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Atmospheric British film sets.

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  • Atmospheric British film sets.

    I find some of these fascinating and very interesting to look at...


    http://www.zen171398.zen.co.uk/Atmospheric_Sets.html

  • #2
    They aren't fascinating or atmospheric so much as cluttered

    Steve

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    • #3
      Originally posted by Steve Crook View Post
      They aren't fascinating or atmospheric so much as cluttered

      Steve
      The Desert Rats (1953) Here's an uncluttered one for you.

      Click image for larger version

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      • #4
        Originally posted by regentroad5 View Post

        The Desert Rats (1953) Here's an uncluttered one for you
        OK, so how is that fascinating or atmospheric?

        Steve


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        • #5
          You could also have Scott of the Antarctic or The Cruel Sea.sorry no pics

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          • #6
            Originally posted by Steve Crook View Post
            OK, so how is that fascinating or atmospheric?

            Steve

            Never said it was, but you seem to be more bothered about uncluttered than fascinating or atmospheric.

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            • #7
              Originally posted by regentroad5 View Post

              Never said it was, but you seem to be more bothered about uncluttered than fascinating or atmospheric.
              Sorry, I was just going by the thread title and what you said in the first posts

              Steve

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              • #8
                I like the strange perspectives you see in these film sets.

                You rarely see a film set of a room which is built with right-angled walls. And so many film interior sets have a front door with steps where you have to step up to walk through the door and then there's another set showing the 'exterior' where you have to walk down steps again.

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                • #9
                  Don't know if it's an illusion or not?- but I find Elstree sets a bit flat and sometimes a bit tatty compared to the lavish and deep MGM Boreham Wood and Pinewood sets- might just the lighting or something?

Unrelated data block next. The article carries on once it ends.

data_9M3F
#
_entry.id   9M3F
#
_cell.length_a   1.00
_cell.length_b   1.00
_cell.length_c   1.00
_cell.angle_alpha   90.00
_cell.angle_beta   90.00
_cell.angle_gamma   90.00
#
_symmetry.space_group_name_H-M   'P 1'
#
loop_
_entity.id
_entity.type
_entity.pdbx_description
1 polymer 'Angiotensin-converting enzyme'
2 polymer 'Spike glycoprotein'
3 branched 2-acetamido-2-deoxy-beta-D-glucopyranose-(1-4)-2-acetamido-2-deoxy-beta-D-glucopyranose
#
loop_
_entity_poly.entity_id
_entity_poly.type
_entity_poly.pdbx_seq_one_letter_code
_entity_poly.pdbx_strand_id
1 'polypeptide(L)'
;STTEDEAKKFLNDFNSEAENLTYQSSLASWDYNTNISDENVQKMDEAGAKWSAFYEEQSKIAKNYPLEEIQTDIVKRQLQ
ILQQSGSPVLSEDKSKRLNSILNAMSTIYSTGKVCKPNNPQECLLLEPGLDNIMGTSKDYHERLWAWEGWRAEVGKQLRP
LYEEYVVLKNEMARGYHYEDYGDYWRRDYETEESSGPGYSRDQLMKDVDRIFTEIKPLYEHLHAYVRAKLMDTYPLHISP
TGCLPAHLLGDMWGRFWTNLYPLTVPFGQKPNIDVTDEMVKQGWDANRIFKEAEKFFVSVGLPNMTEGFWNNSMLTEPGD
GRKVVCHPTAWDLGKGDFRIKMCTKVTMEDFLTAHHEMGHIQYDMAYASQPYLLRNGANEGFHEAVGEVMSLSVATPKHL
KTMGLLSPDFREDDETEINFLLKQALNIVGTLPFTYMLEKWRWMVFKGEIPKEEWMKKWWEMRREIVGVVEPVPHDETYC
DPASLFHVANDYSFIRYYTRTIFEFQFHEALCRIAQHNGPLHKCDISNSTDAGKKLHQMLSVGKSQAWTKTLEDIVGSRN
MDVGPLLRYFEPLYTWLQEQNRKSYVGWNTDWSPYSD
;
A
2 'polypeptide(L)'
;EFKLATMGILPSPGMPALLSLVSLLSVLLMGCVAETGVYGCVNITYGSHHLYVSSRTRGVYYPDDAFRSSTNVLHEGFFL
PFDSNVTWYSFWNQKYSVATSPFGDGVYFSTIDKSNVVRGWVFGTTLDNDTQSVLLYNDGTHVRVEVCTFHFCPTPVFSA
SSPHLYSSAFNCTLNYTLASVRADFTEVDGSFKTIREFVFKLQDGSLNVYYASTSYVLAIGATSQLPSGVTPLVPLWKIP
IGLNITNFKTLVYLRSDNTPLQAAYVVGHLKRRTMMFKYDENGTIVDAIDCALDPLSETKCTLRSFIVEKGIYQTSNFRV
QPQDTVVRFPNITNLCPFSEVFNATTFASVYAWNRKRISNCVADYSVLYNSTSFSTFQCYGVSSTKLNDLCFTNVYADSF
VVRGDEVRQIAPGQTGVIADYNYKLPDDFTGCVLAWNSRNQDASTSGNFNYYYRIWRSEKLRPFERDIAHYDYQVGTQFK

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                  • #10
                    Originally posted by Bert Quark View Post
                    Don't know if it's an illusion or not?- but I find Elstree sets a bit flat and sometimes a bit tatty compared to the lavish and deep MGM Boreham Wood and Pinewood sets- might just the lighting or something?
                    Funny you should say that as I've always thought the same, Elstree sets look cheap and unconvincing. MGM-British is often regarded as the Rolls-Royce of British studios and over the last few months I've been working my way through the box set of UFO, the last thing made at MGM-British. The contrast between the sets at MGM and the distinctly cheaper looking sets at Pinewood when they had to transfer there after MGM's closure is marked. I dread to think what it would have looked like at Elstree.

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                    • #11
                      Originally posted by Odeonman View Post

                      Funny you should say that as I've always thought the same, Elstree sets look cheap and unconvincing. MGM-British is often regarded as the Rolls-Royce of British studios and over the last few months I've been working my way through the box set of UFO, the last thing made at MGM-British. The contrast between the sets at MGM and the distinctly cheaper looking sets at Pinewood when they had to transfer there after MGM's closure is marked. I dread to think what it would have looked like at Elstree.
                      Ah glad it's not just me..I did sometimes wonder to myself what a show like the Avengers would have looked like (with it's need for fantasy sets) made at MGM. I liked where UFO was heading in the later series and the continuing wonderful atmosphere was probably because IIRC they were mostly made on location ..no CGI in 1970 and Timelash still looks incredible.

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                      • #12
                        Post # 3 looks more like a scene from SEA OF SAND rather than THE DESERT RATS.

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                        • #13
                          The early Hammer film sets were very atmospheric.

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                          • #14
                            I always loved the Night of the demon for its atmosphere even Karwell's house had a sense of foreboding and at times it was brightly lit but cold. If his home was meant to be his heart? Then even the children's party and his mother failed to ignite any warmth, after all it was bought by his followers through fear not as a touching gift. Plus who in their right mind keeps a demon as a sentinel.

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                            • #15
                              Originally posted by tv horror View Post
                              ... who in their right mind keeps a demon as a sentinel.
                              The gargoyles on Notre Dame cathedral in Paris don't seem very angelic though, do they?

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